Free To Be Friends
nytheatre.com review by Lisa Ferber
August 13, 2006
For everyone who remembers the '70s TV show The Magic Garden, the 45-minute musical parody Free to Be Friends is sure to promote conversation. This is a send-up of the hippie, self-esteem-improving children's programming of that era, with a brief nod to the TV special Free to Be You and Me. The show has two free-spirited gals (Betty and Joan, played by Sue Galloway and Julie Klausner, respectively) who adore each other (in this case they're lesbians—their flirting and bickering is the cause of quite a few jokes), an owl named Shylock, voiced by Neil W. Casey (a takeoff on The Magic Garden's squirrel Sherlock, and also related to a couple of pointless little anti-Semitic jabs).
The ladies have terrific timing together and are adept at writing and singing their songs. But Free to Be Friends feels like an extended skit that would be more effective if cut to 10 minutes. The two women keep the audience entertained with spacey, optimistic rants about how girls can be anything they want: "That vagina between your legs is no longer an albatross around your neck." They also bake self-esteem cookies, which are "as good as you think they deserve to be." They sing very funny songs with lyrics such as "boys and girls are different in the pants/where?/different in the pants/who?/everybody!/boys and girls are different in the pants, and later in the shirt part too." And they comment on war with song lyrics such as "pancakes, pancakes, Vietnam/one of these things is clearly wrong."
So we have two performers with good chemistry and plenty of funny songs. The trouble comes from the bits of meanness throughout. The women are needlessly hateful toward the owl, which ultimately leads to a dark, unsettling ending that feels jarring. There's also a very unfunny visit by Joan's mom, played by John Gemberling (though it's certainly not the actor's fault). In this, the mother is played by a man wearing sloppy house clothes in public, implying just how ugly women get as they age—the mom sits hairy-legged, demented, and with breathing tubes coming out of her nose. I'm not sure what is supposed to be funny about that, but I wouldn't call it good-natured parody, which is what this piece might be otherwise considering the talent behind these songs.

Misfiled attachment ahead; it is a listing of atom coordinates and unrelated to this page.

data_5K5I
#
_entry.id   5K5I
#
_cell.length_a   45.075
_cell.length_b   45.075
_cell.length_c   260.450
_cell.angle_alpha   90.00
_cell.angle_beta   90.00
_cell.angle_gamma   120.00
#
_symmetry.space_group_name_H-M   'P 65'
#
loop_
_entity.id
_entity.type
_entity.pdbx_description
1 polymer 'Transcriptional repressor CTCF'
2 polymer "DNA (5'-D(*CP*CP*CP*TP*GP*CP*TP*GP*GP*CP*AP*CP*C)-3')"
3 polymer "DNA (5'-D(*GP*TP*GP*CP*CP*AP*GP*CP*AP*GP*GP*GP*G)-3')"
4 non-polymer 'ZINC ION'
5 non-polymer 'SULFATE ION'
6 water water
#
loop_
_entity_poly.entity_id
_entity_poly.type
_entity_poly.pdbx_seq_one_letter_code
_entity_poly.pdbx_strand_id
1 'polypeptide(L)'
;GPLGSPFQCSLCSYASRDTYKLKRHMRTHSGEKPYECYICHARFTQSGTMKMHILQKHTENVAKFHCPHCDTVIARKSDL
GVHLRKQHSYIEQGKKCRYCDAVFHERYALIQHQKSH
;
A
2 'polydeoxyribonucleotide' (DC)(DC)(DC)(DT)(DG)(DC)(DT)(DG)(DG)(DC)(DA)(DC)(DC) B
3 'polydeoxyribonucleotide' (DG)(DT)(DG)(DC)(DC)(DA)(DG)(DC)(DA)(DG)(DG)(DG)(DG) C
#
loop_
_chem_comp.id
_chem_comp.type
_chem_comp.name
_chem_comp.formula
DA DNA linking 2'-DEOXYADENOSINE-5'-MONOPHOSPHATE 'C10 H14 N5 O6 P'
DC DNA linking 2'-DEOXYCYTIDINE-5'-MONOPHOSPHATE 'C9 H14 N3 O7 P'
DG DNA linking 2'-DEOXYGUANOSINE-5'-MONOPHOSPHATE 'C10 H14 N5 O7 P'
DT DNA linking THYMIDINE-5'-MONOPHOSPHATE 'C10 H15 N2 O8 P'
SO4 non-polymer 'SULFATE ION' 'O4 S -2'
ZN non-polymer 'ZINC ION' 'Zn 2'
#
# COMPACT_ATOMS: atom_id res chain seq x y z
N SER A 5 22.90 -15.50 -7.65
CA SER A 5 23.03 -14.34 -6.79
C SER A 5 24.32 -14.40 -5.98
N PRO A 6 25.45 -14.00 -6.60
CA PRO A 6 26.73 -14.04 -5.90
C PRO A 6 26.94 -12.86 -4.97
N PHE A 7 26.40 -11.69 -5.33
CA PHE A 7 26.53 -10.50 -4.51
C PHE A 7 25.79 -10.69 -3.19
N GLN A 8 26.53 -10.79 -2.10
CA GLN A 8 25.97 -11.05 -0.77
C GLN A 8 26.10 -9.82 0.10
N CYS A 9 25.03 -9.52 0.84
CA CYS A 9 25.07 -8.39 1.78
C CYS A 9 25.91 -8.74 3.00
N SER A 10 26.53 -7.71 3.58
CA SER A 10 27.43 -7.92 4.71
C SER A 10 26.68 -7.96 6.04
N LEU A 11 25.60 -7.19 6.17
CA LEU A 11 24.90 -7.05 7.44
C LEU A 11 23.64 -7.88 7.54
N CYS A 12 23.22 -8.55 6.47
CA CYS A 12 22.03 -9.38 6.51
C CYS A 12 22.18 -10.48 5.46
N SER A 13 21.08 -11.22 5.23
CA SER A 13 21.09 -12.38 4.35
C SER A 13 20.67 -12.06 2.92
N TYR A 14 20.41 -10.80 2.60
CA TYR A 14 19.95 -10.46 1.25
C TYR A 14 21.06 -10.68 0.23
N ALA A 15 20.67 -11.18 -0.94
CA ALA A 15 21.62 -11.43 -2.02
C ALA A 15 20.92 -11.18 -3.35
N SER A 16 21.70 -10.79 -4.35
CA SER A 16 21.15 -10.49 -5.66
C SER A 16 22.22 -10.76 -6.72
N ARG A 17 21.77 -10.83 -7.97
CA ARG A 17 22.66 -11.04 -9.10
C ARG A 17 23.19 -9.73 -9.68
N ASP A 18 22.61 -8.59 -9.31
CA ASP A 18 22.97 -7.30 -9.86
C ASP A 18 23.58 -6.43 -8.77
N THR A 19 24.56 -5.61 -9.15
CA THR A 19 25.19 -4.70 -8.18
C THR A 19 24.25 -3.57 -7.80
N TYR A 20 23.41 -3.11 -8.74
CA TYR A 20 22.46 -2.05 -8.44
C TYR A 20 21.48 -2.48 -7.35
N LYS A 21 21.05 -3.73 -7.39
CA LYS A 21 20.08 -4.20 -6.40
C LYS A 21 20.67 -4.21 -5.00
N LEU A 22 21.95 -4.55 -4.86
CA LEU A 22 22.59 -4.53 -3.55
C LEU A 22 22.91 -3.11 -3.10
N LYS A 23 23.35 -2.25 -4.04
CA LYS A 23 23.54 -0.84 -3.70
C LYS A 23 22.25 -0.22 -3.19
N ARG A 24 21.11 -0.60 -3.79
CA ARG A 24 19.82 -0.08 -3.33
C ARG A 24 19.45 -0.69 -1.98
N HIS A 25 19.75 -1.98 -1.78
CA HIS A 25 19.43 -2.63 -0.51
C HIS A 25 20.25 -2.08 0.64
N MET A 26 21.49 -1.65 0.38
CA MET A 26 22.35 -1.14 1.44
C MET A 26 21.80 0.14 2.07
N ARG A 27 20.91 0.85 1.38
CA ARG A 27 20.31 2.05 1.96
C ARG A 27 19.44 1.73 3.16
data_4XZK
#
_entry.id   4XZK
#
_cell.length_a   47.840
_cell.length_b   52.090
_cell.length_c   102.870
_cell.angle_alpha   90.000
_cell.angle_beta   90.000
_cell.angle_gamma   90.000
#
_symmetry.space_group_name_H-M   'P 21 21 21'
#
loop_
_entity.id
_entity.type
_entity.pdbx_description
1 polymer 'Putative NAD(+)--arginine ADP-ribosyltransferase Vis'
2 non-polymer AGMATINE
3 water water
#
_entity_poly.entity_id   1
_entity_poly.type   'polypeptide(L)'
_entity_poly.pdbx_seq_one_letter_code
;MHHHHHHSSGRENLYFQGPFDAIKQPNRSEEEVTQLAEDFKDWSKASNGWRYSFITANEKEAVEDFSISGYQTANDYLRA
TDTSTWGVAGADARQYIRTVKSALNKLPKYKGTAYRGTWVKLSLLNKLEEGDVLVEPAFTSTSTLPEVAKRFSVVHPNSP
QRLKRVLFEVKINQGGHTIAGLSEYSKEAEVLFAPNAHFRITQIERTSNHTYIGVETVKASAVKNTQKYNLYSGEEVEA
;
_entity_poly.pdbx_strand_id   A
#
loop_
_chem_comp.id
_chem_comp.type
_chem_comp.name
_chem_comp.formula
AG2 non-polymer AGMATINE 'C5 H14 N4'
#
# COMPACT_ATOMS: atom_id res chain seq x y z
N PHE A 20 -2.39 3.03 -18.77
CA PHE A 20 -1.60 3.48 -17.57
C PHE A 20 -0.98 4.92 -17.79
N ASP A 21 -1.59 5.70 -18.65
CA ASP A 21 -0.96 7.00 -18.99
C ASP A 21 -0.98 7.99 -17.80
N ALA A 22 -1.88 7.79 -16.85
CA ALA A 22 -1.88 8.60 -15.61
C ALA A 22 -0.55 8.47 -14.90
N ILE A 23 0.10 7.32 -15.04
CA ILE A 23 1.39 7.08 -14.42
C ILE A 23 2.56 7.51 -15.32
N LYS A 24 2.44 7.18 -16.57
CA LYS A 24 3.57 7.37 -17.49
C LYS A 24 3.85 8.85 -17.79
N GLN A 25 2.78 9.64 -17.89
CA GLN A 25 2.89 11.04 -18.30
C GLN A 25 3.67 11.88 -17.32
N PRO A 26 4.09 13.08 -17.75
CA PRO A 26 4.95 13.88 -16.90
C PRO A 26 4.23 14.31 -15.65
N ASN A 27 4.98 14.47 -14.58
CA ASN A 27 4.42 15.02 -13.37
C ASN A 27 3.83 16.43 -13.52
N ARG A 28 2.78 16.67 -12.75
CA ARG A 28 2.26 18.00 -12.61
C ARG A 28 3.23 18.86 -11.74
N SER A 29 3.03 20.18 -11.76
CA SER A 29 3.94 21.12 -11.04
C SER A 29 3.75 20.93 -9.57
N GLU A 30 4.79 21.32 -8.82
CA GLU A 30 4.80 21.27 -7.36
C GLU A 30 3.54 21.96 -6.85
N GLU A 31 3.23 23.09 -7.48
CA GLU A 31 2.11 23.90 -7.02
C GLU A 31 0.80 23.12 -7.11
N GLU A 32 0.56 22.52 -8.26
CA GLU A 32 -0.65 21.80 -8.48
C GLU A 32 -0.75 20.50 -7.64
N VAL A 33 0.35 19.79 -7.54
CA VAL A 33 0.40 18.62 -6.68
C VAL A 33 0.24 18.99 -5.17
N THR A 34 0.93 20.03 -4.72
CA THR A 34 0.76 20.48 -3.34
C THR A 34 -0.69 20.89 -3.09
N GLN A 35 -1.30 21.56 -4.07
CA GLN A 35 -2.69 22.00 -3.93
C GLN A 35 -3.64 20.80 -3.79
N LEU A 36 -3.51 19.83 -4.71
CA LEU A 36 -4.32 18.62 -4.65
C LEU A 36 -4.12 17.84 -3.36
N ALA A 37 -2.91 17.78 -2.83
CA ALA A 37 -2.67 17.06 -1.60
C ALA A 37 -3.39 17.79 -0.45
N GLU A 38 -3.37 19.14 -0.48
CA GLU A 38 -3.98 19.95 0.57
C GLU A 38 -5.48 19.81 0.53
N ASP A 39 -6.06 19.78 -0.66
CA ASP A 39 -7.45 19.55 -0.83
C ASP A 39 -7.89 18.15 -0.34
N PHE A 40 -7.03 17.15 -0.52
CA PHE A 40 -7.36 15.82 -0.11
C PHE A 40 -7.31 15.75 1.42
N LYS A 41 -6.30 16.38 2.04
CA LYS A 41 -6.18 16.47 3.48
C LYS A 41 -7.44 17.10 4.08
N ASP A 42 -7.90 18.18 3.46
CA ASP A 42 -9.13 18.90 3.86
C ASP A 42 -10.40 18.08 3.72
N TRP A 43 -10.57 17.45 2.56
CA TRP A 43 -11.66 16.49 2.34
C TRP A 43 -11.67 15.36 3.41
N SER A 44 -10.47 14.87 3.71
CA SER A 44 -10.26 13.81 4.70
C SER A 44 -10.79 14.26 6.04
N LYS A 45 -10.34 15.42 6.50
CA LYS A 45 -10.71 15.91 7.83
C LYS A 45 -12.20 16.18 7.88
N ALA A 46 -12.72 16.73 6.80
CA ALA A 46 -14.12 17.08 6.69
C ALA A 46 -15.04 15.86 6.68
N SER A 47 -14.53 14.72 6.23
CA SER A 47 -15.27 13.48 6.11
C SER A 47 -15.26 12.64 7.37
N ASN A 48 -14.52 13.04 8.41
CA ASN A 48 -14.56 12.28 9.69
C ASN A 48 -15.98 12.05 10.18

The question is, why make fun of something that made tons of kids happy? There's a way to lovingly satirize, and then there's cruel parody. I came to see this not knowing what to expect, and as, like so many of my generation, a fan of the original. When I was a kid, Carol from The Magic Garden visited my school and at that young age, I found this a true highlight of the year. I'd hate to see anyone tear down what was a magical memory for so many of us by adding pointless owl-hating and-old-people-bashing.
By removing these aspects, we'd have a fun, short piece where two delightful women sing songs about pancakes and Vietnam while dancing in front of brightly colored fake flowers. If that were the case, I know I wouldn't change the channel.